U.S. Ambassador Thomas Daughton World AIDS Day Remarks

U.S. Ambassador Thomas Daughton taking part in the World AIDS Day Commemoration march through Luderitz.

Honorable Dr. Bernard Haufiku, Minister of Health and Social Services,
Honorable Mrs. Lucia Basson, Governor of //Karas Region,
Colleagues and Friends,
Good morning, and thank you for allowing me to join you all in Lüderitz today to mark World AIDS Day for 2015.

Today — and every day — we honor the people whose lives have been affected by HIV and AIDS.  Among those we honor today are the people who are working tirelessly to achieve an AIDS-free generation in Namibia.  Namibia – one of the countries most severely affected by HIV and AIDS in the 1990s – has become a role model, both for Africa and the globe, demonstrating that every one of us has a role to play if we want to conquer AIDS.  And we do want to conquer AIDS!  The time to act is now!


From the nurse in Katima Mulilo who inspires young couples to get tested together, to the lab worker in Lüderitz whose work identifies HIV-positive individuals and gets them headed toward treatment, people in this country are showing that they will not accept the status quo that prevents Namibians from living healthy, AIDS-free lives.


For more than a decade, the United States has been Namibia’s unwavering partner in the fight against HIV and AIDS.  I am here today to tell you that our partnership is stronger than ever.  As part of our contribution to that partnership, the U.S. government has already committed 46 million U.S. dollars — or more than 640 million Namibian dollars – this year alone to help more Namibians to live with dignity and have the opportunity to realize their full potential as healthy citizens.

But we’re going to do more than that.  To help advance Namibia significantly toward the goal of “Zero new HIV infections, Zero Discrimination, and Zero AIDS-Related deaths,” the U.S. government is committing an additional 34 million U.S. dollars – that’s an additional 475 million Namibian dollars – over the next two years to support a plan designed to accelerate HIV treatment services in areas of the country where the HIV prevalence highest and need for testing and treatment is greatest.

I hope some of the acceleration funds will be instrumental in realizing the new Combination Prevention Strategy, which the Ministry of Health and Social Services is launching in Namibia today.  Some of the cornerstones of this important strategy include free and confidential HIV counselling and testing, free anti-retroviral therapy for every individual living with HIV, and free voluntary medical male circumcision to prevent the spread of the virus.

As we look forward to our investment in new strategies in the coming year, I want to point out that we’re able to take these bold new steps because of the accomplishments the Namibian government and Namibian people have already made in the fight against HIV and AIDS.  Those accomplishments have put Namibia on the path to realizing an AIDS-free generation and explain why Namibia is considered a role model.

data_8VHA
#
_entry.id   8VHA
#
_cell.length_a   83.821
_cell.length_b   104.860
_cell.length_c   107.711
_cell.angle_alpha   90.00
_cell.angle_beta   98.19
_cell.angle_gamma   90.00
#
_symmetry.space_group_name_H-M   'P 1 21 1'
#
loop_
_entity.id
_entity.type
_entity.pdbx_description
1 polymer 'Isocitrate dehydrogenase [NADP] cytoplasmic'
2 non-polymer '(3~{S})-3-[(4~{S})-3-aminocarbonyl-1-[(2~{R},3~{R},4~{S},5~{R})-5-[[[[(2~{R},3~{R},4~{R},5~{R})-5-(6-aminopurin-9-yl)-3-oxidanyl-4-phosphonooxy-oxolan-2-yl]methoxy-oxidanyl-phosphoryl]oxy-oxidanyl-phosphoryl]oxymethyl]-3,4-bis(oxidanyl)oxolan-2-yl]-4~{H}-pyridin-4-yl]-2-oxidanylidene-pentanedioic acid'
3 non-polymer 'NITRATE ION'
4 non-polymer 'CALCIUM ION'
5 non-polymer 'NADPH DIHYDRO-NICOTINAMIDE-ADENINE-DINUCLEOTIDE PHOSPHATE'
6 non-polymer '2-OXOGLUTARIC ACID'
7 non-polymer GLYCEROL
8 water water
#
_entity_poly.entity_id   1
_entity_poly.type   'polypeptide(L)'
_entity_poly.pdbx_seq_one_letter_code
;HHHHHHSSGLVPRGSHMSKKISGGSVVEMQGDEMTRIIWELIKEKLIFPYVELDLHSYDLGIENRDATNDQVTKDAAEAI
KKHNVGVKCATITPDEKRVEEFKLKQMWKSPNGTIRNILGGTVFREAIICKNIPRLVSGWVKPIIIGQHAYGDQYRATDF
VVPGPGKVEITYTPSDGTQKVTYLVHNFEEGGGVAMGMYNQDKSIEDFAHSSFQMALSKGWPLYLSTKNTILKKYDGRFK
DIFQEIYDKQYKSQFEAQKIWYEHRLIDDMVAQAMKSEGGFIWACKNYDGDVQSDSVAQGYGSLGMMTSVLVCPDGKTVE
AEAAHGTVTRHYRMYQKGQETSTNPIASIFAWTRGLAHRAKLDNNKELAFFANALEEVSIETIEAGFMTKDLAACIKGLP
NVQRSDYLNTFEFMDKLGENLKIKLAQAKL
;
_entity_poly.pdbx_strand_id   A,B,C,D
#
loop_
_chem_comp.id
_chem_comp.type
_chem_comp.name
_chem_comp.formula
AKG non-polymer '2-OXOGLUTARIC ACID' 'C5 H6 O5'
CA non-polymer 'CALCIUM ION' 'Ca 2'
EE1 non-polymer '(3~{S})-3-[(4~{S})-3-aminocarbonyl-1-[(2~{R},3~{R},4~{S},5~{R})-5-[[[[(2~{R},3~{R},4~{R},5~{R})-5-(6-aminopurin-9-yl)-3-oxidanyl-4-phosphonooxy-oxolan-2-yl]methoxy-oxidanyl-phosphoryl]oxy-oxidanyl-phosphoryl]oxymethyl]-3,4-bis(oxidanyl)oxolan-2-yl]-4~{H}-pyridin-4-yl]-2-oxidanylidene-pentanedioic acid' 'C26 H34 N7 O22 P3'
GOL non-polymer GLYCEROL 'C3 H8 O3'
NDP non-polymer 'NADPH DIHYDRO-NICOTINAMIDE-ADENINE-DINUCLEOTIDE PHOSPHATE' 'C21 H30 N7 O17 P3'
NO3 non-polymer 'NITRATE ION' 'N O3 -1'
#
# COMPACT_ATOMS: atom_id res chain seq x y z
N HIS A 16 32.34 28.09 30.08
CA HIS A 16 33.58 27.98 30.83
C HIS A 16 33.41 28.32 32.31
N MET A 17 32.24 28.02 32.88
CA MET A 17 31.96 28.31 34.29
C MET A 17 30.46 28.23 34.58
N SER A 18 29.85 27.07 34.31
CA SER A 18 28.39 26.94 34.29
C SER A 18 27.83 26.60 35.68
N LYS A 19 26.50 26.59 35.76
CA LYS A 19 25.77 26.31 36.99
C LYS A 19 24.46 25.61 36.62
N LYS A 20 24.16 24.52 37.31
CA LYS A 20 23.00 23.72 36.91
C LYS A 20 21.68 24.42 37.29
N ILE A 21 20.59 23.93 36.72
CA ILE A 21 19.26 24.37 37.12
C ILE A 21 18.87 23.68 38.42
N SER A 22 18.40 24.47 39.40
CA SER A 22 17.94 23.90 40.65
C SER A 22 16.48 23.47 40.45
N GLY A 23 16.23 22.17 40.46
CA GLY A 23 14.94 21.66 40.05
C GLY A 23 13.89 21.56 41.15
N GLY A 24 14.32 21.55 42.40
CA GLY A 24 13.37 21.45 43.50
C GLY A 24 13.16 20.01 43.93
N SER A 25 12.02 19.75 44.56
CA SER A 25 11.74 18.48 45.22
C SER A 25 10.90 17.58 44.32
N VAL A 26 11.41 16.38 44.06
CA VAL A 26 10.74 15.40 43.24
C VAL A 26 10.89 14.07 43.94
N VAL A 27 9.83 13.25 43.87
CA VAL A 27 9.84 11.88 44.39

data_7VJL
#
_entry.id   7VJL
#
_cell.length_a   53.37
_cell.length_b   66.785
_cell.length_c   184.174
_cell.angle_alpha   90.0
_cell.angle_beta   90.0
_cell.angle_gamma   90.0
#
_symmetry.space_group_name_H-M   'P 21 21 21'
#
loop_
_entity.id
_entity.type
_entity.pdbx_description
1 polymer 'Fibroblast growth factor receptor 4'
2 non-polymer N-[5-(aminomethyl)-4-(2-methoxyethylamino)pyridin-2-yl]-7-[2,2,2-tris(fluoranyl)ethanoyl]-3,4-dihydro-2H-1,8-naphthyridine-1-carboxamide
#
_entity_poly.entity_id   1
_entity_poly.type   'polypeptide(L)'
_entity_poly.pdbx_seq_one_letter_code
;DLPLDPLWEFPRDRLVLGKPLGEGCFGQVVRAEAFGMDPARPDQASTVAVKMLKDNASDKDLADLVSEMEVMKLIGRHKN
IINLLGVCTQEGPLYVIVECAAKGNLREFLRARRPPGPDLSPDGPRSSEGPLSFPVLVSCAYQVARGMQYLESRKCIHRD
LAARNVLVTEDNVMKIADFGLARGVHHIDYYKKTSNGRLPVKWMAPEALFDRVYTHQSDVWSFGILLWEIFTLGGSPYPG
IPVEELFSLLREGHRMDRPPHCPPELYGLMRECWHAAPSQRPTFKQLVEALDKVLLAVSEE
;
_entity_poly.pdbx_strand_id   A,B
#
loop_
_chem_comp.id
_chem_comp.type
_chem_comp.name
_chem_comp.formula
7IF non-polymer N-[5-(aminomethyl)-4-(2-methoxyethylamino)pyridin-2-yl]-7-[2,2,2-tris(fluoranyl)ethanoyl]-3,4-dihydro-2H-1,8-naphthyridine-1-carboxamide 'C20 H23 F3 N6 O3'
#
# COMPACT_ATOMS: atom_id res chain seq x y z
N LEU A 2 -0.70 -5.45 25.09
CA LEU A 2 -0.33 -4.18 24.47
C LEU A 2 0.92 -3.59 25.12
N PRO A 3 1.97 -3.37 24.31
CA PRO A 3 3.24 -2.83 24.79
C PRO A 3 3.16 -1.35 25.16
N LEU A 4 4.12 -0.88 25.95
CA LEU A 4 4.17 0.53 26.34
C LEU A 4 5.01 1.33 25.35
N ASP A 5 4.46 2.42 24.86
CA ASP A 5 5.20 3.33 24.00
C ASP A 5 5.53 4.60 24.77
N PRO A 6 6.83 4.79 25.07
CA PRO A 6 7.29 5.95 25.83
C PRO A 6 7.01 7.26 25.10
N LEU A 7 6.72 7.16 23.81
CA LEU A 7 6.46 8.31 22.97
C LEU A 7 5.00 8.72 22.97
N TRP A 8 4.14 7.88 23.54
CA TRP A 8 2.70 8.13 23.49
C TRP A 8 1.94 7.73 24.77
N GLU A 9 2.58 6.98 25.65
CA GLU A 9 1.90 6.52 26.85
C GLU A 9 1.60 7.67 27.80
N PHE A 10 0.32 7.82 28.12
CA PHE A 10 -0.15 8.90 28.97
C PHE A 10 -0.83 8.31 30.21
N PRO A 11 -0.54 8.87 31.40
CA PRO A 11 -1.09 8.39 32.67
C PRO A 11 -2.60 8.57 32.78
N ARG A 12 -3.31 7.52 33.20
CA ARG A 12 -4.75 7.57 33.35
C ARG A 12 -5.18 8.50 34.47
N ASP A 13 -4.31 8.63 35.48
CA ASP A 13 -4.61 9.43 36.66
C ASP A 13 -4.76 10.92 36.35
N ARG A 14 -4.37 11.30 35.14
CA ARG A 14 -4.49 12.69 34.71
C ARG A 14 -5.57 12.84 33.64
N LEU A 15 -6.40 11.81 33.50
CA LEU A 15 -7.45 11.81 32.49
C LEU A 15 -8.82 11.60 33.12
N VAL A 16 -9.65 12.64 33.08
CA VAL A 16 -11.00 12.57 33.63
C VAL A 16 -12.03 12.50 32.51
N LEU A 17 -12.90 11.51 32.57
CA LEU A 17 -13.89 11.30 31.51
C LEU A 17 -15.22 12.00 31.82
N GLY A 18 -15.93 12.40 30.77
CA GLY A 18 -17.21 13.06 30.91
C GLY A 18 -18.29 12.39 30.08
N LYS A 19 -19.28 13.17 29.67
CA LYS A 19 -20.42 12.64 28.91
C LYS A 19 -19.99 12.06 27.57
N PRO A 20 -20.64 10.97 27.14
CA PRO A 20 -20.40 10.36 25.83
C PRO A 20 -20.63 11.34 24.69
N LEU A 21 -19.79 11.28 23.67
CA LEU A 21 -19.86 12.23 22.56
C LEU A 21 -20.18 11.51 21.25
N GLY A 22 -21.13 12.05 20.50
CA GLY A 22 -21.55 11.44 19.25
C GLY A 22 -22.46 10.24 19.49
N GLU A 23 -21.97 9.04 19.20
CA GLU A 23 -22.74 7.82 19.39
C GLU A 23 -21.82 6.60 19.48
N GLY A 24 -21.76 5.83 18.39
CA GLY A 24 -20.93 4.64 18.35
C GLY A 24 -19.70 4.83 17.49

Working together, your leaders, your health professionals, and your civil society activists have created your exceptional HIV/AIDS response and ownership of solutions to address the epidemic.  For example, the foresight of Namibia’s leaders, past and present, has moved the Namibian government’s financing of the national response from 11 percent to 65 percent in the past decade.  That is virtually unique among countries with a high burden of HIV.

The United States has been proud to be part of Namibia’s success.  The goal of an AIDS-free generation worldwide was first envisioned by U.S. President George W. Bush, whose bold proposal in 2003 created the President’s Emergency Plan for AIDS Relief, or PEPFAR.  PEPFAR started work in Namibia in 2004.  Since then the U.S. government has contributed $1.1 billion U.S. dollars – more than 15 billion Namibian dollars at today’s exchange rate – through PEPFAR to help Namibia realize an AIDS-free generation.

Over the years, funds provided by the American people have helped to hire and train doctors, pharmacists, and nurses; to buy medicines; to provide laboratory services and strengthen the national laboratory system; to build clinics – all of it, ultimately, to stop the spread of HIV/AIDS.

As a result of the U.S. investment and through our partnership with the Namibian people, together:

  • We have cut new HIV infections in half since 2004;
  • We have seen life expectancy rise in Namibia rise from age 56 in 2005 to age 64 in 2012, according to the World Bank;
  • We’ve helped 79 percent of women and 62 percent of men in Namibia to know their HIV status, thanks to the widespread availability of HIV testing and counselling; and
  • We have assisted 61 percent of all people living with HIV in Namibia to access anti-retroviral therapy by the end of 2014, prolonging their lives and preventing the spread of the virus to their partners.

Our collective success story and our memories of individuals who have fought the good fight remind us of the difference that ordinary citizens can make.  We must continue to draw from their inspiration and stand up for the rights of people who haven’t yet had the opportunity to realize their potential.  That’s why I want to encourage each of you to think about what you can do individually and what we can to do together to make the dream of “Zero new HIV infections, Zero Discrimination, and Zero AIDS-Related deaths” a reality in Namibia.  Working together, we can do it!


Thank you.